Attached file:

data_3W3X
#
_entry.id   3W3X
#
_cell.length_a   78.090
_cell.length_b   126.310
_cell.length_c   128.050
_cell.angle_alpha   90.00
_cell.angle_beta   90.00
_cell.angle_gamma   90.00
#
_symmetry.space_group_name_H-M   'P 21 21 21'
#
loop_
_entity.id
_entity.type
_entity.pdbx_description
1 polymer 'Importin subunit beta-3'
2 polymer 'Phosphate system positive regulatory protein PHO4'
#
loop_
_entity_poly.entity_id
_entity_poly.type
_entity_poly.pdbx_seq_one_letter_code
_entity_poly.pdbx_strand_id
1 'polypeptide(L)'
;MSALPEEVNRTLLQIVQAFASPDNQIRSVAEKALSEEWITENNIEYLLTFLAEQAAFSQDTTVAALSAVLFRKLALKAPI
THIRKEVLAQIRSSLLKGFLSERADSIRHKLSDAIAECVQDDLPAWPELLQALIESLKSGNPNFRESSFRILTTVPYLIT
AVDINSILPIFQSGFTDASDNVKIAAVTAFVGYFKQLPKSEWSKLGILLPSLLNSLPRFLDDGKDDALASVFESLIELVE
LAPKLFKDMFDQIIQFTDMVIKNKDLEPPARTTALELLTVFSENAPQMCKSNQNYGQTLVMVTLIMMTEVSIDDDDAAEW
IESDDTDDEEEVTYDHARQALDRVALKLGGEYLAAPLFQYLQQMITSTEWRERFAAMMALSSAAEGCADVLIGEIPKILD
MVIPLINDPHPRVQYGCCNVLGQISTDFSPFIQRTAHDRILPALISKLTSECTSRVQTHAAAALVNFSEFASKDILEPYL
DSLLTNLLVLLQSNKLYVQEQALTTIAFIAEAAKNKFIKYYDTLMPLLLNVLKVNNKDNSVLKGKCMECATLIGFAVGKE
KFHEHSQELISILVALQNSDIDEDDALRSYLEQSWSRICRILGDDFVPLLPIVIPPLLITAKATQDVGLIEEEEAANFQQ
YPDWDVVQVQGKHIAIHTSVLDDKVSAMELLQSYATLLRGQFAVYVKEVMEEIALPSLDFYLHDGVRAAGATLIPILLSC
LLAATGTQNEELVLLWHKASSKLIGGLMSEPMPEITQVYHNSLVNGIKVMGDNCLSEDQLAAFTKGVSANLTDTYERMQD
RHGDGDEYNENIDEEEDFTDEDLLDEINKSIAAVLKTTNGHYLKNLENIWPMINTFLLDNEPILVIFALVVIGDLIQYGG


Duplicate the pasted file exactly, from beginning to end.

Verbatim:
data_3W3X
#
_entry.id   3W3X
#
_cell.length_a   78.090
_cell.length_b   126.310
_cell.length_c   128.050
_cell.angle_alpha   90.00
_cell.angle_beta   90.00
_cell.angle_gamma   90.00
#
_symmetry.space_group_name_H-M   'P 21 21 21'
#
loop_
_entity.id
_entity.type
_entity.pdbx_description
1 polymer 'Importin subunit beta-3'
2 polymer 'Phosphate system positive regulatory protein PHO4'
#
loop_
_entity_poly.entity_id
_entity_poly.type
_entity_poly.pdbx_seq_one_letter_code
_entity_poly.pdbx_strand_id
1 'polypeptide(L)'
;MSALPEEVNRTLLQIVQAFASPDNQIRSVAEKALSEEWITENNIEYLLTFLAEQAAFSQDTTVAALSAVLFRKLALKAPI
THIRKEVLAQIRSSLLKGFLSERADSIRHKLSDAIAECVQDDLPAWPELLQALIESLKSGNPNFRESSFRILTTVPYLIT
AVDINSILPIFQSGFTDASDNVKIAAVTAFVGYFKQLPKSEWSKLGILLPSLLNSLPRFLDDGKDDALASVFESLIELVE
LAPKLFKDMFDQIIQFTDMVIKNKDLEPPARTTALELLTVFSENAPQMCKSNQNYGQTLVMVTLIMMTEVSIDDDDAAEW
IESDDTDDEEEVTYDHARQALDRVALKLGGEYLAAPLFQYLQQMITSTEWRERFAAMMALSSAAEGCADVLIGEIPKILD
MVIPLINDPHPRVQYGCCNVLGQISTDFSPFIQRTAHDRILPALISKLTSECTSRVQTHAAAALVNFSEFASKDILEPYL
DSLLTNLLVLLQSNKLYVQEQALTTIAFIAEAAKNKFIKYYDTLMPLLLNVLKVNNKDNSVLKGKCMECATLIGFAVGKE
KFHEHSQELISILVALQNSDIDEDDALRSYLEQSWSRICRILGDDFVPLLPIVIPPLLITAKATQDVGLIEEEEAANFQQ
YPDWDVVQVQGKHIAIHTSVLDDKVSAMELLQSYATLLRGQFAVYVKEVMEEIALPSLDFYLHDGVRAAGATLIPILLSC
LLAATGTQNEELVLLWHKASSKLIGGLMSEPMPEITQVYHNSLVNGIKVMGDNCLSEDQLAAFTKGVSANLTDTYERMQD
RHGDGDEYNENIDEEEDFTDEDLLDEINKSIAAVLKTTNGHYLKNLENIWPMINTFLLDNEPILVIFALVVIGDLIQYGG